My tweeting of Masterchef is a good example of how Twitter (or my experience of it) has changed. When I first started tweeting it, I had 1000 followers and none of the participants (other than early adopter Gregg Wallace) were on Twitter. I could tweet what I liked in the knowledge that it never got back to those involved – it was the equivalent of me sitting around in private with a group of friends, all of us watching together. But Twitter is now a part of mainstream culture, and both the presenters and half the contestants are on Twitter. When I tweet something silly or rude about one of them, it’s not uncommon that someone will retweet it and copy them in, meaning that they get to read what I am saying about them. I have no real problem with this as what I’m writing is so obviously cartoonish that I doubt it could cause any real offence. Even so, I worry about some of the tweets being taken out of context. A retweet pulls a tweet out of its natural context and places it into an environment in which it is easily misunderstood.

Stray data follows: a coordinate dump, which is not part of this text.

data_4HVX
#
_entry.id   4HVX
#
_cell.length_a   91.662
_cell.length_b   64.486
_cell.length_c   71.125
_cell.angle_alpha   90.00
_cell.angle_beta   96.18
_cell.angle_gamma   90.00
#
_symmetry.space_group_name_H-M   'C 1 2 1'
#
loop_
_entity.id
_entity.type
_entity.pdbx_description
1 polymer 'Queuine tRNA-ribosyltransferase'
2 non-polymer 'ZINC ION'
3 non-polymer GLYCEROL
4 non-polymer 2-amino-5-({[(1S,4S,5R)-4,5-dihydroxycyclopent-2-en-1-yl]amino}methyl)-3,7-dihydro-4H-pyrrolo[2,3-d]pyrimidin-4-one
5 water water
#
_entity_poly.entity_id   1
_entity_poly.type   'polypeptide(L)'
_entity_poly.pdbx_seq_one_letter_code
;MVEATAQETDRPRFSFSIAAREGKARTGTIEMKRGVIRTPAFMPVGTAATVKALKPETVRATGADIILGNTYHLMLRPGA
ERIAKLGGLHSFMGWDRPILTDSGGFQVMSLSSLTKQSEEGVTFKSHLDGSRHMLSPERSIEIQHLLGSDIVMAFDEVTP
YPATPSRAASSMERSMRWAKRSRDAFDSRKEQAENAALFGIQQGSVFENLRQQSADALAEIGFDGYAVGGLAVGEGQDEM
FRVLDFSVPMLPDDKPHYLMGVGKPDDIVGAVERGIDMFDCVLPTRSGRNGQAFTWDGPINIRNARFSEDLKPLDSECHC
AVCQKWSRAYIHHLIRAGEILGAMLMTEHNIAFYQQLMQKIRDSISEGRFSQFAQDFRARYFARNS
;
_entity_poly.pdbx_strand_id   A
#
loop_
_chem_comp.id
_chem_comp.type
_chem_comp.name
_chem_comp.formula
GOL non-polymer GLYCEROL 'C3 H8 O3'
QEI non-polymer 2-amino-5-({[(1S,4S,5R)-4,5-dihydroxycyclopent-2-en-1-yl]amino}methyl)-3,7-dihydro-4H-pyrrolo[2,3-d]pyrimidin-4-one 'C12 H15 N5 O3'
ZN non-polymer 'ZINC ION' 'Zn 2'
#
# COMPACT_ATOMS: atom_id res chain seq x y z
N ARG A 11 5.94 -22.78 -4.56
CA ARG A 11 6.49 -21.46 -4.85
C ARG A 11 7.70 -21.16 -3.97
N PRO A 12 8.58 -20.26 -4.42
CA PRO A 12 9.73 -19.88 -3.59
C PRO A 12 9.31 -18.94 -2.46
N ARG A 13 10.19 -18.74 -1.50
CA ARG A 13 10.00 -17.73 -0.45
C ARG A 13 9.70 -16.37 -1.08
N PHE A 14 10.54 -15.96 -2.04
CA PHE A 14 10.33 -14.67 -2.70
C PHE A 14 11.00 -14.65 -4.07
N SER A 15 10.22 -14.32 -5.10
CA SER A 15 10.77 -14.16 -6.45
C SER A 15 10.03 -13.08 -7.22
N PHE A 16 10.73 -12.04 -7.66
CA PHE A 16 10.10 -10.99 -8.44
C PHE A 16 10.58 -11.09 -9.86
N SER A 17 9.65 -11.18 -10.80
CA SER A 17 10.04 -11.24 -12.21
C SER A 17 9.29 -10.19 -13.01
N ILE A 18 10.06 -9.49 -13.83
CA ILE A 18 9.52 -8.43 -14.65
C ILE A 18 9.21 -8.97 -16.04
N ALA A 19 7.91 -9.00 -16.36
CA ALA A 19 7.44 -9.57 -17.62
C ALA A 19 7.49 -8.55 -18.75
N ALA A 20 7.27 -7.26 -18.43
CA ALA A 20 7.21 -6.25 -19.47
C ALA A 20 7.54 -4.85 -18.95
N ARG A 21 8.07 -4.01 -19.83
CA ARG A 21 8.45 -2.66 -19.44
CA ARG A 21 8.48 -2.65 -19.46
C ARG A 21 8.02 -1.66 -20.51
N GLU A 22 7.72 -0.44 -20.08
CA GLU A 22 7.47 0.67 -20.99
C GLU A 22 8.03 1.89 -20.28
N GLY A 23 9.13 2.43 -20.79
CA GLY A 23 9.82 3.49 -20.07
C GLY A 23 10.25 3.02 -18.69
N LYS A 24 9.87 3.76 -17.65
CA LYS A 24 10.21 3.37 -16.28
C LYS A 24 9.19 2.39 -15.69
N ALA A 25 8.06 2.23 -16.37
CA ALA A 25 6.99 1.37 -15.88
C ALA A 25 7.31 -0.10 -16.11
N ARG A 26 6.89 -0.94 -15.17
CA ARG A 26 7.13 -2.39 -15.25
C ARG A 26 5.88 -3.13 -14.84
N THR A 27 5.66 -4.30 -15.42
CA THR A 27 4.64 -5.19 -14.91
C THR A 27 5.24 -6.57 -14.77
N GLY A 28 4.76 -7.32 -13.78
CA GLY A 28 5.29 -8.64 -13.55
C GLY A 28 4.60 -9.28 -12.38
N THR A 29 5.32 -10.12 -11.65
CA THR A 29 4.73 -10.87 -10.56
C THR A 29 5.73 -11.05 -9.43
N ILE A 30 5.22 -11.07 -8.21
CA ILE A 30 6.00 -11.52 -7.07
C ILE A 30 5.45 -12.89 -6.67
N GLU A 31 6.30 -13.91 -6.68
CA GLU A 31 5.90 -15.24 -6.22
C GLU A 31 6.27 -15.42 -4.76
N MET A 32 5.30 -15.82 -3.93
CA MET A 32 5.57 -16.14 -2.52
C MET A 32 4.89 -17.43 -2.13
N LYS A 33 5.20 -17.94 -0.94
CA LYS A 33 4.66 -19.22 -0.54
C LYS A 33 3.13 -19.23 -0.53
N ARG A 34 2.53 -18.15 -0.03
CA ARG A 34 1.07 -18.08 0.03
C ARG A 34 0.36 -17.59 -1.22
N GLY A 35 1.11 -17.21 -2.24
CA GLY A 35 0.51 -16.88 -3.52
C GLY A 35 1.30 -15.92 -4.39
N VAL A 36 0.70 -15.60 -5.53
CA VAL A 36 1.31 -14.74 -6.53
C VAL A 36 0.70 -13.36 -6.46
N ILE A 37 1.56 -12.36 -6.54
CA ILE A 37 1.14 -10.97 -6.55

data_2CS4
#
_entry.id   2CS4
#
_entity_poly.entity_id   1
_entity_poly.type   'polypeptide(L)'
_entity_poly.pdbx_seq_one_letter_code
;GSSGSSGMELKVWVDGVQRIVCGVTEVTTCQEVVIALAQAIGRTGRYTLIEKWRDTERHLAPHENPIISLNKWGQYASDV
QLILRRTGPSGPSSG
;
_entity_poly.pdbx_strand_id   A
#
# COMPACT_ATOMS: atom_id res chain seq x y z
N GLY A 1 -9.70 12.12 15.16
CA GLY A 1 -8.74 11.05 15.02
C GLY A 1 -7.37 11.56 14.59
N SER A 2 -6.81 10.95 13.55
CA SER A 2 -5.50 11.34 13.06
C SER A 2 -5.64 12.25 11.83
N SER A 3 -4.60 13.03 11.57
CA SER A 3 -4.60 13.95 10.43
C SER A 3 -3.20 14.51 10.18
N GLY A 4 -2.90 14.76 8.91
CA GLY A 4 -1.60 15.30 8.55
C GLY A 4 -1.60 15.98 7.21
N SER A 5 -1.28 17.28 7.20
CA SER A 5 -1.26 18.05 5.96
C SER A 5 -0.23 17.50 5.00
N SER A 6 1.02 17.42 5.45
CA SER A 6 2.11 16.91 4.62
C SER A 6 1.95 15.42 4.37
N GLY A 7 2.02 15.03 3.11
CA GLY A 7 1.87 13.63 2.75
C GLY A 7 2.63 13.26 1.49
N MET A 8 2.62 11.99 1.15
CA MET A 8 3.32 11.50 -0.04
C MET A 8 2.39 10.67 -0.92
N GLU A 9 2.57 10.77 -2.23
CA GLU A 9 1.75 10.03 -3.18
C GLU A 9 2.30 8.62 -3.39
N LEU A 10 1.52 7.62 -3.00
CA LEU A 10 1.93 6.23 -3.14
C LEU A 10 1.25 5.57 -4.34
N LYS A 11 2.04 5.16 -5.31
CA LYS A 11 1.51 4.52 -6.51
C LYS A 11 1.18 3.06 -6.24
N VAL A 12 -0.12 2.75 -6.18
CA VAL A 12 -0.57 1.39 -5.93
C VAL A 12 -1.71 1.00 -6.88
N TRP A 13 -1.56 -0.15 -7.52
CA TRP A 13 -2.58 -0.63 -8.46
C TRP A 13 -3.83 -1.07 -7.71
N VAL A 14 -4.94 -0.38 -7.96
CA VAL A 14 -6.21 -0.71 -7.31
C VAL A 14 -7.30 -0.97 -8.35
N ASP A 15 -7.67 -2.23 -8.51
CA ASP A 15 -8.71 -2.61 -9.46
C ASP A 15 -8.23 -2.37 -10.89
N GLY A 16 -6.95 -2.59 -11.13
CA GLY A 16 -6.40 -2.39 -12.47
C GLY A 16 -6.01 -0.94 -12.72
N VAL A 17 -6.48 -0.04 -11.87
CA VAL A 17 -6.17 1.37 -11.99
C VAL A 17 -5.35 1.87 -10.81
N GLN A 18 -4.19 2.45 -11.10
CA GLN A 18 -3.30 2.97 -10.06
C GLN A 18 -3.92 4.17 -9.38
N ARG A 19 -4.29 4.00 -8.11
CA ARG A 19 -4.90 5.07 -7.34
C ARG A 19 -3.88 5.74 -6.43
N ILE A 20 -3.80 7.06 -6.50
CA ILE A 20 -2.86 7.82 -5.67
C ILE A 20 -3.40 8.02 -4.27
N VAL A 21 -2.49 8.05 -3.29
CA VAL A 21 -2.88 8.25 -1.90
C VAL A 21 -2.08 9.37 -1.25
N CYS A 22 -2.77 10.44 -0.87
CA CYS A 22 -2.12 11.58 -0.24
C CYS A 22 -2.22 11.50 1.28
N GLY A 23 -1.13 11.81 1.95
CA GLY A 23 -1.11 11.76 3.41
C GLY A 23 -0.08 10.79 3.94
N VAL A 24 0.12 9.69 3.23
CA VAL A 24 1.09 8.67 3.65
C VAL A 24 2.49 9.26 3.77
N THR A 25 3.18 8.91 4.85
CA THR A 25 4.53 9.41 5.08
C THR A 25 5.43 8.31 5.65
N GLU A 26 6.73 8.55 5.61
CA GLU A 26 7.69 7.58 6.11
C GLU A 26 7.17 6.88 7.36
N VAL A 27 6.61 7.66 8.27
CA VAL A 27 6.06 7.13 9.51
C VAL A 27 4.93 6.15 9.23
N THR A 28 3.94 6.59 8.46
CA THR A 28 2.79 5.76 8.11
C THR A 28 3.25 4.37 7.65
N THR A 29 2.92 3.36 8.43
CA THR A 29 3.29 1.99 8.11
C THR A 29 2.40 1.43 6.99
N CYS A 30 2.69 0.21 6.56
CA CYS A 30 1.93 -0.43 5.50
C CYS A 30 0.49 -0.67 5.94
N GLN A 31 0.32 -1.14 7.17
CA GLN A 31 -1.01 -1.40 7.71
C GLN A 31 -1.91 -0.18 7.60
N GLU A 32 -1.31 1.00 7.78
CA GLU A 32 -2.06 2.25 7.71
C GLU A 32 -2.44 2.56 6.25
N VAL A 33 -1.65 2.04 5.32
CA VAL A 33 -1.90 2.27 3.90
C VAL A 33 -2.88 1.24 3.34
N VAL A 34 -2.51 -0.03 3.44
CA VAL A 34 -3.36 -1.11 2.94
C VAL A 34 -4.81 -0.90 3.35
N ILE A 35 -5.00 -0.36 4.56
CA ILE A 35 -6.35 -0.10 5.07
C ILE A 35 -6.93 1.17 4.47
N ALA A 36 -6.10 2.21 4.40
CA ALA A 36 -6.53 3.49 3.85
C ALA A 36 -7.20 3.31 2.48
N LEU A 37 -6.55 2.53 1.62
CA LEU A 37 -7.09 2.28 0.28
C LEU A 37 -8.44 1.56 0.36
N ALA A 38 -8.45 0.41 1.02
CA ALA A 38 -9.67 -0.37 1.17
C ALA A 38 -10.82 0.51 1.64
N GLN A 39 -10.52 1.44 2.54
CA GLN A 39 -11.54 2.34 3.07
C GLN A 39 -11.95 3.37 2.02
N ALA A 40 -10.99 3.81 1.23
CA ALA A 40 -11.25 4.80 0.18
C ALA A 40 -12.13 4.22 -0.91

Still, I can’t have been too rude because I am now followed on Twitter by John Torode, one of the Masterchef presenters. This has probably softened my attitude somewhat. Nothing blunts the edge of satire like being accepted. It’s also changed my attitude in terms of how rude or cruel I am. As I’ve said, my humour tends to be cartoonish and I steer clear of direct insults, but the fact that the objects of my derision are now on Twitter is a good reminder that these are real people, with real feelings, and that there’s no excuse for being an absolute prick about them. Knowing that the contestants might well read what I am writing makes me consider what I put on Twitter and whether I want to take lazy potshots about someone’s face/hair/accent.  When I see some of the hatred and vitriol heaped that is directed towards “public figures” on Twitter, it does make me question myself. Obviously, if you’re appearing regularly on TV you can expect some flack, but the levels of bile directed at some reality TV stars is horrible. They’re just people on TV. They aren’t murderers (note: I have no proof of this. Some of them may be murderers)